The new guidelines allow companies to opt out of estimating forfeitures, which can be an attractive option for smaller, private companies.
As part of the Financial Accounting Standards Board's (FASB) Simplification Initiative, the group has begun adding narrow scope projects to quickly improve US Generally Accepted Accounting Principles (GAAP). On June 8, 2015, the Board released an exposure draft with changes to six distinct areas that involve accounting for share-based payments, including:
- Accounting for income taxes upon settlement
- Classification of excess tax benefits on the cash flow statement
- Accounting for forfeitures
- Minimum statutory tax withholding requirements
- Classification of employee taxes paid on the cash flow statement when an employer withholds shares for tax purposes
- Classification for awards with repurchase features
The Board also released proposed provisions in two additional areas related to private companies. While all of these are important issues, this article will concentrate on forfeitures and how companies can assess their policy elections for share-based payments.
Currently, FASB Accounting Standards Codification 718-10-35-3 states: "[A]n entity shall base initial accruals of compensation cost on the estimated number of instruments for which the requisite service is expected to be rendered… The cumulative effect on current and prior periods of a change in the estimated number of instruments for which the requisite service is expected to be or has been rendered shall be recognized in compensation cost in the period of the change."
As part of the simplification process change, entities with share-based payments are allowed to make a firm-wide accounting policy choice of Alternative A, which estimates the number of forfeitures at grant and adjusting the estimate as actual experience occurs, or Alternative B, which recognizes forfeitures as they occur without any application of a forfeiture rate.
Under either alternative, companies will true up or true down to the expense associated with the awards that actually vest. Right now, companies are required to apply Alternative A. Under Alternative A an entity determines the total award expense, reduces expense to recognize potential forfeitures, and then increases or decreases expense each period to account for actual forfeitures and the passage of time (i.e., true-up awards as they approach vesting). These fluctuations in expense are difficult to predict and can be hard to explain. Under Alternative B, entities would book more expense up front, but as actual forfeitures occur, the amount of expense recognized would decrease.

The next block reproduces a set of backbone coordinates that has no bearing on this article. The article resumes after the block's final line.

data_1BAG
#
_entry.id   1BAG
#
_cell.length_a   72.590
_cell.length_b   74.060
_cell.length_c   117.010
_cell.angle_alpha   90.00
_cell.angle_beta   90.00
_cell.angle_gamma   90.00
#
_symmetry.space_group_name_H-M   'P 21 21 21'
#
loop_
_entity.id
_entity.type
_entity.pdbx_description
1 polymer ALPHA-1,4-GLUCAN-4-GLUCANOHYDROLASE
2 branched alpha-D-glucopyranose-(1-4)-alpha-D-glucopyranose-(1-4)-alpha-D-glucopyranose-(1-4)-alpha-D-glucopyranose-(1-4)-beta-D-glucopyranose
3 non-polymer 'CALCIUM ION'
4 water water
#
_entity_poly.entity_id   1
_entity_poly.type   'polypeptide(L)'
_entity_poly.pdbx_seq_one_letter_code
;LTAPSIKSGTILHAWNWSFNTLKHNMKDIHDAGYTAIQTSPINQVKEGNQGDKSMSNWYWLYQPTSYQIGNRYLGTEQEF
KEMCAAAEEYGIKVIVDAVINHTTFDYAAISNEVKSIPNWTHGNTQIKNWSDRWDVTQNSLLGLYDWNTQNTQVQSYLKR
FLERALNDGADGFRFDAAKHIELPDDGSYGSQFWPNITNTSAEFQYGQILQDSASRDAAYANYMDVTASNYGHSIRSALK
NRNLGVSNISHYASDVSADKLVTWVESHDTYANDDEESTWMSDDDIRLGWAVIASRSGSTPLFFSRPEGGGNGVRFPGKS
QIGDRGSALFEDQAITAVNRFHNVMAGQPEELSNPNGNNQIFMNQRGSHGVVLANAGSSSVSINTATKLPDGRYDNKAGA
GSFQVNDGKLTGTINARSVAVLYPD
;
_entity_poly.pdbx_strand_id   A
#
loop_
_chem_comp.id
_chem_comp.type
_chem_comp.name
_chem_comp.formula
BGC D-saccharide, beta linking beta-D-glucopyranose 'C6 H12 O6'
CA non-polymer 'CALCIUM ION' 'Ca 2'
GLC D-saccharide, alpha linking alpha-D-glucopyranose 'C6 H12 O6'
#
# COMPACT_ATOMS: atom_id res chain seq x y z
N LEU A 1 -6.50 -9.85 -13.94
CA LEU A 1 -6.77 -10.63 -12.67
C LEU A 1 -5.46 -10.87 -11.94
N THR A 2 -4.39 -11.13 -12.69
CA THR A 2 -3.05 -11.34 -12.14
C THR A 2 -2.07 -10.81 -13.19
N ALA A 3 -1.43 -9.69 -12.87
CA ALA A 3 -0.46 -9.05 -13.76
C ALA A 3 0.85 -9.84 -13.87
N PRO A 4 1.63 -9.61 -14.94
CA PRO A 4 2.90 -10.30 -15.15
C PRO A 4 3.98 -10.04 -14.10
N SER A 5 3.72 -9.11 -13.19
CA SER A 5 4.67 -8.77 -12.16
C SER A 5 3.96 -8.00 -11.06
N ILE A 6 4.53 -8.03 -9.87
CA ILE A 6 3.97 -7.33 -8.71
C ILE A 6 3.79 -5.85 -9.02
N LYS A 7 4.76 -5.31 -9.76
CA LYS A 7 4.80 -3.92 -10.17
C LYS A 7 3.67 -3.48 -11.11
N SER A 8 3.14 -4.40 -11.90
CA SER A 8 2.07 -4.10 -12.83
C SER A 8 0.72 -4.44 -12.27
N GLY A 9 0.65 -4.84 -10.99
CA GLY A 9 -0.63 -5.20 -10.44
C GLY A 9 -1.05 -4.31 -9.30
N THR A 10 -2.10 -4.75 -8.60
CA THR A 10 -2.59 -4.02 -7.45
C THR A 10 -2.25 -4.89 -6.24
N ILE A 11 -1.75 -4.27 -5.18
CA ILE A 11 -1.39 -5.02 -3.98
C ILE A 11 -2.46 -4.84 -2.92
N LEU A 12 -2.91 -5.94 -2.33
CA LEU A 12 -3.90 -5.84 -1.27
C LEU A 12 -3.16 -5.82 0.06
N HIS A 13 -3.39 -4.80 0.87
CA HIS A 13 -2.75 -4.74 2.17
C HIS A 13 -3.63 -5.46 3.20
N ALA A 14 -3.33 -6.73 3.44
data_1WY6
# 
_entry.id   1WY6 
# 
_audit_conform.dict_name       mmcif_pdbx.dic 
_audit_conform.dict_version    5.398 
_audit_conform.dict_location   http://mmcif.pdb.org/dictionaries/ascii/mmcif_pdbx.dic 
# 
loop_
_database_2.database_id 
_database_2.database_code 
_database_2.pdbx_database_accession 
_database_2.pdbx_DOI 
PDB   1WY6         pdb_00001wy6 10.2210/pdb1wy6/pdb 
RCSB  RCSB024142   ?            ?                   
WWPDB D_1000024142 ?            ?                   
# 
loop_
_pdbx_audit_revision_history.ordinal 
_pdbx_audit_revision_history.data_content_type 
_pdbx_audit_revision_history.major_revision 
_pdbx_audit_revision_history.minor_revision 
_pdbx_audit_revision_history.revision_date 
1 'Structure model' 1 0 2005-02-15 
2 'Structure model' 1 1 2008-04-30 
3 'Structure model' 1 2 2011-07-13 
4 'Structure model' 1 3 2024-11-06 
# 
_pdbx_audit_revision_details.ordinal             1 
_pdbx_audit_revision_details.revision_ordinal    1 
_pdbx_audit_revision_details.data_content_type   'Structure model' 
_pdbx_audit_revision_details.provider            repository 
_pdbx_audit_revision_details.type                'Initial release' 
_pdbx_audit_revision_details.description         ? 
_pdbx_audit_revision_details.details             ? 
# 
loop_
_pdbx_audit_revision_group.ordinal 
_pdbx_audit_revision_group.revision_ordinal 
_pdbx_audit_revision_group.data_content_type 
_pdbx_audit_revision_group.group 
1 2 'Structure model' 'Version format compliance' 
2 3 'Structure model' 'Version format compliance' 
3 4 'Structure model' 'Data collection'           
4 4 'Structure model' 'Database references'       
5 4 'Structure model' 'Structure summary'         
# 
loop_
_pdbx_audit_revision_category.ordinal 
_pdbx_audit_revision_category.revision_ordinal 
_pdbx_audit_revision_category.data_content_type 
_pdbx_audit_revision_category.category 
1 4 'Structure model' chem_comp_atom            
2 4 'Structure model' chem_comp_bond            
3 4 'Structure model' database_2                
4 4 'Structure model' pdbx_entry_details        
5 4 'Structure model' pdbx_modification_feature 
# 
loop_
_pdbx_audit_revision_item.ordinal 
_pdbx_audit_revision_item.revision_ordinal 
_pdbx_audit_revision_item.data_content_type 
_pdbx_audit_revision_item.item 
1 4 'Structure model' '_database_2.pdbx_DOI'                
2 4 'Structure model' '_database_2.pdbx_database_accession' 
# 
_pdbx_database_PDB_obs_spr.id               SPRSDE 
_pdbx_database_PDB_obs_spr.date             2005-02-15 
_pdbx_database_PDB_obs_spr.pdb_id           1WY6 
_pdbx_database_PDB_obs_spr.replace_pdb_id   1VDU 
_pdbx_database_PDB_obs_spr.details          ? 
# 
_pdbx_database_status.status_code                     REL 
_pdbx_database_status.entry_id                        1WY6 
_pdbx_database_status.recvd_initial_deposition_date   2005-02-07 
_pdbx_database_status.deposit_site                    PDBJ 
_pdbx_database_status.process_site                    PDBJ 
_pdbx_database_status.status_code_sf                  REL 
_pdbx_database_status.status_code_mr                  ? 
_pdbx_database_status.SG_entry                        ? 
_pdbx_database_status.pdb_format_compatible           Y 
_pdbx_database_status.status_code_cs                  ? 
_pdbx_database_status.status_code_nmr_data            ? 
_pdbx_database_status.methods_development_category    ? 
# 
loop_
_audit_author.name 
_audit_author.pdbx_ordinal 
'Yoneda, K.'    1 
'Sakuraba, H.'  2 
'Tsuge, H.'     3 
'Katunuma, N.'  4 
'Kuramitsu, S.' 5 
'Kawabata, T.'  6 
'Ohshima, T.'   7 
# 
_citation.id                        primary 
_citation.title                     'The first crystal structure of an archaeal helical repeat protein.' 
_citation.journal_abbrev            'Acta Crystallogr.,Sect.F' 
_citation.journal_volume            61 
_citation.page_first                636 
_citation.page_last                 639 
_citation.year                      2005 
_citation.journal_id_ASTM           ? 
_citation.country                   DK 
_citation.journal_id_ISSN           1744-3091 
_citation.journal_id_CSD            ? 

The Board said the proposed change would reduce the complexity and cost of preparing the forfeiture estimate. Companies that choose to adopt Alternative B will have a known maximum expense each period, which can be determined at grant. As time passes, the compensation expense will remain level (if no forfeitures) or decrease (if there are some forfeitures). This means there is still variability in expense but the variability will only act as a credit. This could be a powerful tool to help companies manage their compensation expense and changes between forecasts and actual numbers.
To illustrate the expense, consider an award issued to 10 employees with the following identical terms:
- 100 awards granted
- 5-year graded vesting (20% on each anniversary date)
- Fair value of $10.00
- 10% per annum forfeiture rate, and the company trues up at the end of every year
Each employee receives the same size award and the expense per employee is $1,000, or $200 per tranche, for a total compensation cost of $10,000 ($200 per year x 10 employees x 5-year vesting). The company will recognize $2,000 per year before application of a forfeiture rate and $1,800 per year with the assumed 10% forfeiture rate.
The chart below shows how expense moves under each alternative, as well as the actual expense. The derivation of the values in this chart is shown in the Appendix.
The expense under Alternative B is always greater than the actual expense, meaning a credit is taken annually to true up expense. The expense under Alternative A fluctuates above and below the actual expense and shows when credits or charges are taken.
We anticipate that most large public companies will continue to apply a forfeiture rate as forfeiture estimates for these companies tend to be sophisticated and more consistent with actual experience. In the long-term, however, smaller companies may move to Alternative B (no forfeiture rate) to simplify their expense recognition, and knowing that if a change is coming, it’s coming in the form of a credit. However, since we know forfeitures will occur, Alternative A still represents the truest representation of the compensation expense.
It is important to note that there are still events where an estimated forfeiture rate will be required. Alternative A will be required under 1) the replacement of awards in a business combination; and 2) modifications to an award.
The Board’s proposed changes to the forfeiture rules will act to reduce some of the complexity related to accounting for share-based payments, particularly for private issuers. Companies with significant expense due to share-based payments may want to consider the financial impact of altering forfeiture recognition as well as the administrative, compliance and procedural modifications that would go along with such a change before deciding which alternative to elect.
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